17. Now we know why you're in academia and not allowed near any real money. I would expect better than this politically driven nonsense from a professor of economics at Oxford.

    1. When growth is at trend, a government should not be running a deficit.
    2. Even on the Treasury's own figures, the current budget was at 2% deficit.
    3. When current spending misclassified as capital expenditure (e.g. repairs and renewals) is correctly classified the deficit was much higher.
    4. Growth was not at trend at all, it was the peak of a huge boom.
    5. The argument that government did not know this was above trend growth is an argument to reduce government spending. If there is uncertainty then spend less!!

    It's perverse to see a supposedly qualified economist defend the economic record of Gordon Brown given that he, aided by the BoE, led the UK into a huge crisis with over-loose fiscal and monetary policy. The only possible reason for this article is a political one. Bringing one's political biases to economic analysis is unprofessional and not something I expect from an institution such as the University of Oxford.

    1. I'll leave others to judge who is doing the political driving here.

    2. That's an easy one Mr Wren-Lewis - it's you.

      Why else would you claim that "We were recovering from the recession until 2010, when policy changed!" ?

      As anyone who has actually looked at the figures can see, the supposed recovery was a modest growth in GDP achieved through a huge, and unsustainable, rise in public spending (and borrowing). It isn't hard to manipulate GDP in the short term by this method.

      Or are you suggesting that under a government of any flavour that the rate of growth in public spending could have been maintained? It's not as if the government actually cut spending after the 2010 election - it just slowed the rate of increase.

  18. What these charts show is that Labour ran a persistent budget deficit at the peak of a credit cycle and with c. 14 years "uninterrupted economic growth". This naturally means that there is a large structural budget deficit, there was less fiscal flexibility when a downturn eventually happened, and a larger stock of debt to refinance and to pay interest on.

    The debt to gdp ratio should have been steadily declining during the Labour Gov't to 2007 because they should have been running budget surpluses with a structurally neutral budget (or with a slight structural surplus).

    Despite your intentions with this post, it merely confirms Labour's profligate legacy.

    1. Read my third paragraph. But there is just no way that allowing the debt to GDP ratio to rise back up in 2007 to a level lower than the one that was inherited, and with a current deficit of 0.5% of GDP, can be described as a profligate legacy.

    2. But that contradicts your point that they did not overspend. If Debt:GDP was nearer 30% then they would have, logically, needed to spend less. Therefore, because it was higher they overspent.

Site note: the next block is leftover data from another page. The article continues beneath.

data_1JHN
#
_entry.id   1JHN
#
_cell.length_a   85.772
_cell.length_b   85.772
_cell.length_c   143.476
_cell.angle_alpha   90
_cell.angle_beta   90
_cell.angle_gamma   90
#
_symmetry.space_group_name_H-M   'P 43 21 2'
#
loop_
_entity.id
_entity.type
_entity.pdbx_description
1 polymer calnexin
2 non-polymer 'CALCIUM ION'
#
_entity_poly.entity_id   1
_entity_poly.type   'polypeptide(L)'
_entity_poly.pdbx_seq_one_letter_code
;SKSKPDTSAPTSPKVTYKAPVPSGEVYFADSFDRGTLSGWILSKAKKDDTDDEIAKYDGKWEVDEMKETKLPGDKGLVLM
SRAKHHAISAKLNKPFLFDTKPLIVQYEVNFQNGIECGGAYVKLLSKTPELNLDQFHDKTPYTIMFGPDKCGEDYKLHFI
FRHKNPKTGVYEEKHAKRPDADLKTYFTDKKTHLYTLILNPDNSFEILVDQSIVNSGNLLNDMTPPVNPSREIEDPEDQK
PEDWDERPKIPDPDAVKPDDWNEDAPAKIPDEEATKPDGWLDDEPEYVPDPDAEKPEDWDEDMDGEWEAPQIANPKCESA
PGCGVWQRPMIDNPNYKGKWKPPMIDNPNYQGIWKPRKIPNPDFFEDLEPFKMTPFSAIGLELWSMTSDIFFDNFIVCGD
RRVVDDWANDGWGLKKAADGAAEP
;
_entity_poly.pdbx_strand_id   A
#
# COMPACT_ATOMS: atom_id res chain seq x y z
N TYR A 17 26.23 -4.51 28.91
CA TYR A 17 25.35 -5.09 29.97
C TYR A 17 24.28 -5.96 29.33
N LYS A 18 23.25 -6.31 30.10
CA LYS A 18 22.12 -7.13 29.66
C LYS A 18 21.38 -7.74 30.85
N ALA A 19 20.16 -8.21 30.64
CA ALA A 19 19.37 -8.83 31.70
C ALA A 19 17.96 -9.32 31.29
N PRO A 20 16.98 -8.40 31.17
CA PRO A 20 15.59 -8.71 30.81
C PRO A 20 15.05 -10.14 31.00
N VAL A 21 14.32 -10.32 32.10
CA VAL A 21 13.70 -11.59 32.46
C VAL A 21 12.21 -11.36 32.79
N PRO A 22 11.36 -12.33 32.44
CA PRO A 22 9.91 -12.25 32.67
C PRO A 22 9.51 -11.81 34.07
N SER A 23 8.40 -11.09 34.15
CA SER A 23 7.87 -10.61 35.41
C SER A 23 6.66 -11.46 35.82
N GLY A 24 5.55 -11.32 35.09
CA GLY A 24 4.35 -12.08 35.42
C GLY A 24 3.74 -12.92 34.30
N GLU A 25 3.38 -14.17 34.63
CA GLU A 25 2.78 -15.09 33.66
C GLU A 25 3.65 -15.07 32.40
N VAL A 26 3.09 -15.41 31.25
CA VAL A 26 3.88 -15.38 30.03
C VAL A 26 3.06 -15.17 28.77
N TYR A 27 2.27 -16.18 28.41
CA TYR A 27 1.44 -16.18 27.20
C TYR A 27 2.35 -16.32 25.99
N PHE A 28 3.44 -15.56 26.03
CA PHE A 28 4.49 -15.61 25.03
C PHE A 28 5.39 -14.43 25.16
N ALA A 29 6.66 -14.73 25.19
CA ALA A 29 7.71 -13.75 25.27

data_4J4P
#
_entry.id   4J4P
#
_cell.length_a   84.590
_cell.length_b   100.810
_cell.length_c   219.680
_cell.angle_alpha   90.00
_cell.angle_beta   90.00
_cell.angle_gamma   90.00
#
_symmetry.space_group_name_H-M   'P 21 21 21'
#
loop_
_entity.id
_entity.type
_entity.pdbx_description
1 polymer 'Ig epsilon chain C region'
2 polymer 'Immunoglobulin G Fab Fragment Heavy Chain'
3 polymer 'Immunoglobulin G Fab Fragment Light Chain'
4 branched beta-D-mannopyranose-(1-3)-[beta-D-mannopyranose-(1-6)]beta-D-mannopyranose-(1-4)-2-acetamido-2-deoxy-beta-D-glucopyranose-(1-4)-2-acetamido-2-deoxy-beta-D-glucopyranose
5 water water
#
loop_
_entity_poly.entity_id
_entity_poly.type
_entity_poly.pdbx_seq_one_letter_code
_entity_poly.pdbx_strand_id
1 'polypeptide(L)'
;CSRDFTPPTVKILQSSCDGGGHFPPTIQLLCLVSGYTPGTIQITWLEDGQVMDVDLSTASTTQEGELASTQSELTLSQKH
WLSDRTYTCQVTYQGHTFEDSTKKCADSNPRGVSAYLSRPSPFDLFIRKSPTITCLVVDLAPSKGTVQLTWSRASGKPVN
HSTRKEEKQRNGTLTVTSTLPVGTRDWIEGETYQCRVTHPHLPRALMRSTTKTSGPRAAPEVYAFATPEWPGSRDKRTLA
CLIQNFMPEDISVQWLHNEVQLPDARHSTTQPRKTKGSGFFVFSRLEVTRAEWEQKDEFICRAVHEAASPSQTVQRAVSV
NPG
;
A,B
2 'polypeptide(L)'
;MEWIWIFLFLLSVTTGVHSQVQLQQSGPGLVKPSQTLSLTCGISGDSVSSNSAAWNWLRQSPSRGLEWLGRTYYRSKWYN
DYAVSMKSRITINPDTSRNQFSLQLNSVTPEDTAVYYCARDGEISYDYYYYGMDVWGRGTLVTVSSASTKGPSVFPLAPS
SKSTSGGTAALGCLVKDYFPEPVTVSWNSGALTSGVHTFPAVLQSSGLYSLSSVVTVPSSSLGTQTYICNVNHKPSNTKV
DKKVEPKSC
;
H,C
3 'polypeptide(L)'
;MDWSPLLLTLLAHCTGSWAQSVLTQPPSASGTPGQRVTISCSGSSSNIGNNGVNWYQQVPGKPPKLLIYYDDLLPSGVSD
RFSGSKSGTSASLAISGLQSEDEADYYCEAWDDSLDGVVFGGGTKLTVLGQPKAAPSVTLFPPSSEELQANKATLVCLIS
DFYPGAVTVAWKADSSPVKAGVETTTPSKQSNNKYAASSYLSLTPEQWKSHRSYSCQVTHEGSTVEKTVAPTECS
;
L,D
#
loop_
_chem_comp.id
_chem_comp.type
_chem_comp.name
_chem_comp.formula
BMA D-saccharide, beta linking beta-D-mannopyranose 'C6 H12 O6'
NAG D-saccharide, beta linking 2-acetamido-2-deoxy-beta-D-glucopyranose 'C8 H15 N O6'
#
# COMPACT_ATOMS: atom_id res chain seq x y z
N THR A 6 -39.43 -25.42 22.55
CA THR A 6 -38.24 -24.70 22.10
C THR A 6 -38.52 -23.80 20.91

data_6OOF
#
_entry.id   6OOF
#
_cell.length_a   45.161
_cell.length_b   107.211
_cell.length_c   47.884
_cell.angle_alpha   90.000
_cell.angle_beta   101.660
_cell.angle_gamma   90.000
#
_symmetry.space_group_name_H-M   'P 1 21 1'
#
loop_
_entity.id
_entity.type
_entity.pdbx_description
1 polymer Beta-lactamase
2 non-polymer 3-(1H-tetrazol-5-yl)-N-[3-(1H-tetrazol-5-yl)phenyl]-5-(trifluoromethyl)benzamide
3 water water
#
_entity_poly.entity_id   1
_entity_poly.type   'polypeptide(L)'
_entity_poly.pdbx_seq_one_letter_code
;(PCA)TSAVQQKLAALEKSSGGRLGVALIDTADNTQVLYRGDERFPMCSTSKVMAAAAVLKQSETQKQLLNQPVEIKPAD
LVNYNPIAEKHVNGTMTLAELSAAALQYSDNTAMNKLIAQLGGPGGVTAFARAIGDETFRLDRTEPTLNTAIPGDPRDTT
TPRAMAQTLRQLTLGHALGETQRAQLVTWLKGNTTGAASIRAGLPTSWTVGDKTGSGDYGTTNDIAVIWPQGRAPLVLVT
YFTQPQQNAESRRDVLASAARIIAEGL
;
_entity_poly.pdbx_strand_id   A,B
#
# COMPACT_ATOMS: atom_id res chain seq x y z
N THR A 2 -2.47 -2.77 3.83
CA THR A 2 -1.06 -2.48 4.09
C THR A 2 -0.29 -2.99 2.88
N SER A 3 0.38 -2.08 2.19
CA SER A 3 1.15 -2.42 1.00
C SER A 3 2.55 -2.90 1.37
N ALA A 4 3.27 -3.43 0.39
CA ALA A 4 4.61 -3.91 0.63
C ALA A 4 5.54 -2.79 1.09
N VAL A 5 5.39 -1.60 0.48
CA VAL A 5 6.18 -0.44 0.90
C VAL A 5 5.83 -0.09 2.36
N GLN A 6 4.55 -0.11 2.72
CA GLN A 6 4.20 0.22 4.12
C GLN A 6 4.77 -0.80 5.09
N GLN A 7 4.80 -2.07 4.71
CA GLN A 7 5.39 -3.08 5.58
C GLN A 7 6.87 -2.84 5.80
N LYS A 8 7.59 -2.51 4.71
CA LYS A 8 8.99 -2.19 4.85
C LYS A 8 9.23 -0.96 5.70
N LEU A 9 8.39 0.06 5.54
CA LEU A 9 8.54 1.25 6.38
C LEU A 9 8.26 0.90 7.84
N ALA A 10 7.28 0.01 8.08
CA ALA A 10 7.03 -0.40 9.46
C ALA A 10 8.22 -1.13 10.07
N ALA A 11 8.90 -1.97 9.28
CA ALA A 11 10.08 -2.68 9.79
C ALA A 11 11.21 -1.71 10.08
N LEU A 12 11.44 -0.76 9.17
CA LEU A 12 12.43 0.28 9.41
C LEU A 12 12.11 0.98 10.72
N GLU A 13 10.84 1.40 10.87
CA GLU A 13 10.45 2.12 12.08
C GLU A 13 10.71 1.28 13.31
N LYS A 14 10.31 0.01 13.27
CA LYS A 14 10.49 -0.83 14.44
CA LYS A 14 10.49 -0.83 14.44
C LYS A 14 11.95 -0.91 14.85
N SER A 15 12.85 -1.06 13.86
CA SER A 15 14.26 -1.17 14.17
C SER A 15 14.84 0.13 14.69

3. Where did I say that they did not overspend (or undertax)?

    4. For instance:

      "So the idea that the last Labour government seriously mismanaged the nation’s finances is a myth. "

      Considering a small deficit (as % of GDP in nominal terms) is a large structural budget deficit when cyclically-adjusted, your point that there was no major mismanagement is completely incorrect.

      Another example: "The previous Labour government set up fiscal rules that were both responsible and better than rules subsequently adopted elsewhere." If the fiscal rules allowed them to have a Debt/GDP ratio close to 40% then they were not responsible.

  19. "But debt to GDP was lower before the recession than when Labour took office, and the current balance was almost zero."

    It should be remembered that the Conservatives had recognised that the debt to GDP levels were very high at that time, and had put in place strict 3 years spending plans to bring them down - plans Labour agreed to stick to (so suggesting they also agreed debt to spending was far too high).

    Labour, to their credit, did stick to the plans - hence the debt to GDP levels fell to around the 30% levels that you congratulate... but having stuck to the Conservative plans for the 3 years, they then went on a spending spree. The spending spree pushed the debt to GDP levels back towards the level when they took power - the level that was felt to be unsustainable.

    What has also been totally ignored in your analysis is the commitments made (and failure to plan, particularly in the area of pensions) which would increase debt to GDP even more in the years that followed...

    A reduction in spending was needed just as much as when Labour took over from the Conservatives in 1997 - but it was not apparent that such a drastic reduction was planned.

  20. This issue is that we should have been paying back debt during the 2003-2007 boom years, not limiting deficit levels to 30% of GDP. If you cannot pay back debt during the good years then when can you? That was irresponsible.

  21. Canada is selling it's fresh water to pay off debt.